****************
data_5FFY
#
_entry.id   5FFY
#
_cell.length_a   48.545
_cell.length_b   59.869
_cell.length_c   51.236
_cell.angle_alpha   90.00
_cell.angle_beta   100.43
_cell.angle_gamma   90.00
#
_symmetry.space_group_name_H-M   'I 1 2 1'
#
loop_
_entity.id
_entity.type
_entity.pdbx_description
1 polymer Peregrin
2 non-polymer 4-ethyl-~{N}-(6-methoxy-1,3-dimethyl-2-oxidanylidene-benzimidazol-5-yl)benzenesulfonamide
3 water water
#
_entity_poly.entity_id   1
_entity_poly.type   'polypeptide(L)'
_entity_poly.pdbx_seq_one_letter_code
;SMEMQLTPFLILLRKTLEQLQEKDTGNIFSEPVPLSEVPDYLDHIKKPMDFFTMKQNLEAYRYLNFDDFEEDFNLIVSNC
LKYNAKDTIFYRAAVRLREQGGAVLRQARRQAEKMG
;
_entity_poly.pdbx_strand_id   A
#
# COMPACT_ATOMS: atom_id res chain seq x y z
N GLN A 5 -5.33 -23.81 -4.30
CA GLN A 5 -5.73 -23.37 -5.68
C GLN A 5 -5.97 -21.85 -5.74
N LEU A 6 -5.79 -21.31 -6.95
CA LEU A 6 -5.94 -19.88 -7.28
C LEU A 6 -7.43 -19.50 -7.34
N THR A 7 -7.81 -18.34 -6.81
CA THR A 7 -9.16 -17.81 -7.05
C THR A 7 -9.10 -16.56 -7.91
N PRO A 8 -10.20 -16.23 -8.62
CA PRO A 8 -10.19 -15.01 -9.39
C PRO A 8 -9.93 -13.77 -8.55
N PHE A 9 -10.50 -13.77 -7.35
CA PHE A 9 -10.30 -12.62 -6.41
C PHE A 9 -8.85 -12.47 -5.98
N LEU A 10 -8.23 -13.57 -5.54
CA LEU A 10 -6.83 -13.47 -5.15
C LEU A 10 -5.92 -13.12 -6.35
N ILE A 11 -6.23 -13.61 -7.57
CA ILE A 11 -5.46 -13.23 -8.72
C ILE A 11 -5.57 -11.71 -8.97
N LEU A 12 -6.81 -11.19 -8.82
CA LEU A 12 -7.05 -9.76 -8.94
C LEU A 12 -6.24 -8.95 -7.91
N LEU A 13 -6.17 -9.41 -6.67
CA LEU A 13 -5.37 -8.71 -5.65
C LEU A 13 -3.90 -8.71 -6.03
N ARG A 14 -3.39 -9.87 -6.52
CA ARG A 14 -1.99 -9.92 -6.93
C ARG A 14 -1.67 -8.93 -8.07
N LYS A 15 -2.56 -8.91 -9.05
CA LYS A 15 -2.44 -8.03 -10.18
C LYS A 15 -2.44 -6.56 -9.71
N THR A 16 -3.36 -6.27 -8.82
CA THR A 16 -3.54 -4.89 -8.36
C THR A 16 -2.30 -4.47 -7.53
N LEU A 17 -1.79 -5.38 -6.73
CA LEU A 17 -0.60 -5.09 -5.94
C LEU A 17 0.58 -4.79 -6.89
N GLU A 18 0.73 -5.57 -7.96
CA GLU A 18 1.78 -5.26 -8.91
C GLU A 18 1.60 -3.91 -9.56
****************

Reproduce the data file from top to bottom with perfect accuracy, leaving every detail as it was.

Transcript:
data_5FFY
#
_entry.id   5FFY
#
_cell.length_a   48.545
_cell.length_b   59.869
_cell.length_c   51.236
_cell.angle_alpha   90.00
_cell.angle_beta   100.43
_cell.angle_gamma   90.00
#
_symmetry.space_group_name_H-M   'I 1 2 1'
#
loop_
_entity.id
_entity.type
_entity.pdbx_description
1 polymer Peregrin
2 non-polymer 4-ethyl-~{N}-(6-methoxy-1,3-dimethyl-2-oxidanylidene-benzimidazol-5-yl)benzenesulfonamide
3 water water
#
_entity_poly.entity_id   1
_entity_poly.type   'polypeptide(L)'
_entity_poly.pdbx_seq_one_letter_code
;SMEMQLTPFLILLRKTLEQLQEKDTGNIFSEPVPLSEVPDYLDHIKKPMDFFTMKQNLEAYRYLNFDDFEEDFNLIVSNC
LKYNAKDTIFYRAAVRLREQGGAVLRQARRQAEKMG
;
_entity_poly.pdbx_strand_id   A
#
# COMPACT_ATOMS: atom_id res chain seq x y z
N GLN A 5 -5.33 -23.81 -4.30
CA GLN A 5 -5.73 -23.37 -5.68
C GLN A 5 -5.97 -21.85 -5.74
N LEU A 6 -5.79 -21.31 -6.95
CA LEU A 6 -5.94 -19.88 -7.28
C LEU A 6 -7.43 -19.50 -7.34
N THR A 7 -7.81 -18.34 -6.81
CA THR A 7 -9.16 -17.81 -7.05
C THR A 7 -9.10 -16.56 -7.91
N PRO A 8 -10.20 -16.23 -8.62
CA PRO A 8 -10.19 -15.01 -9.39
C PRO A 8 -9.93 -13.77 -8.55
N PHE A 9 -10.50 -13.77 -7.35
CA PHE A 9 -10.30 -12.62 -6.41
C PHE A 9 -8.85 -12.47 -5.98
N LEU A 10 -8.23 -13.57 -5.54
CA LEU A 10 -6.83 -13.47 -5.15
C LEU A 10 -5.92 -13.12 -6.35
N ILE A 11 -6.23 -13.61 -7.57
CA ILE A 11 -5.46 -13.23 -8.72
C ILE A 11 -5.57 -11.71 -8.97
N LEU A 12 -6.81 -11.19 -8.82
CA LEU A 12 -7.05 -9.76 -8.94
C LEU A 12 -6.24 -8.95 -7.91
N LEU A 13 -6.17 -9.41 -6.67
CA LEU A 13 -5.37 -8.71 -5.65
C LEU A 13 -3.90 -8.71 -6.03
N ARG A 14 -3.39 -9.87 -6.52
CA ARG A 14 -1.99 -9.92 -6.93
C ARG A 14 -1.67 -8.93 -8.07
N LYS A 15 -2.56 -8.91 -9.05
CA LYS A 15 -2.44 -8.03 -10.18
C LYS A 15 -2.44 -6.56 -9.71
N THR A 16 -3.36 -6.27 -8.82
CA THR A 16 -3.54 -4.89 -8.36
C THR A 16 -2.30 -4.47 -7.53
N LEU A 17 -1.79 -5.38 -6.73
CA LEU A 17 -0.60 -5.09 -5.94
C LEU A 17 0.58 -4.79 -6.89
N GLU A 18 0.73 -5.57 -7.96
CA GLU A 18 1.78 -5.26 -8.91
C GLU A 18 1.60 -3.91 -9.56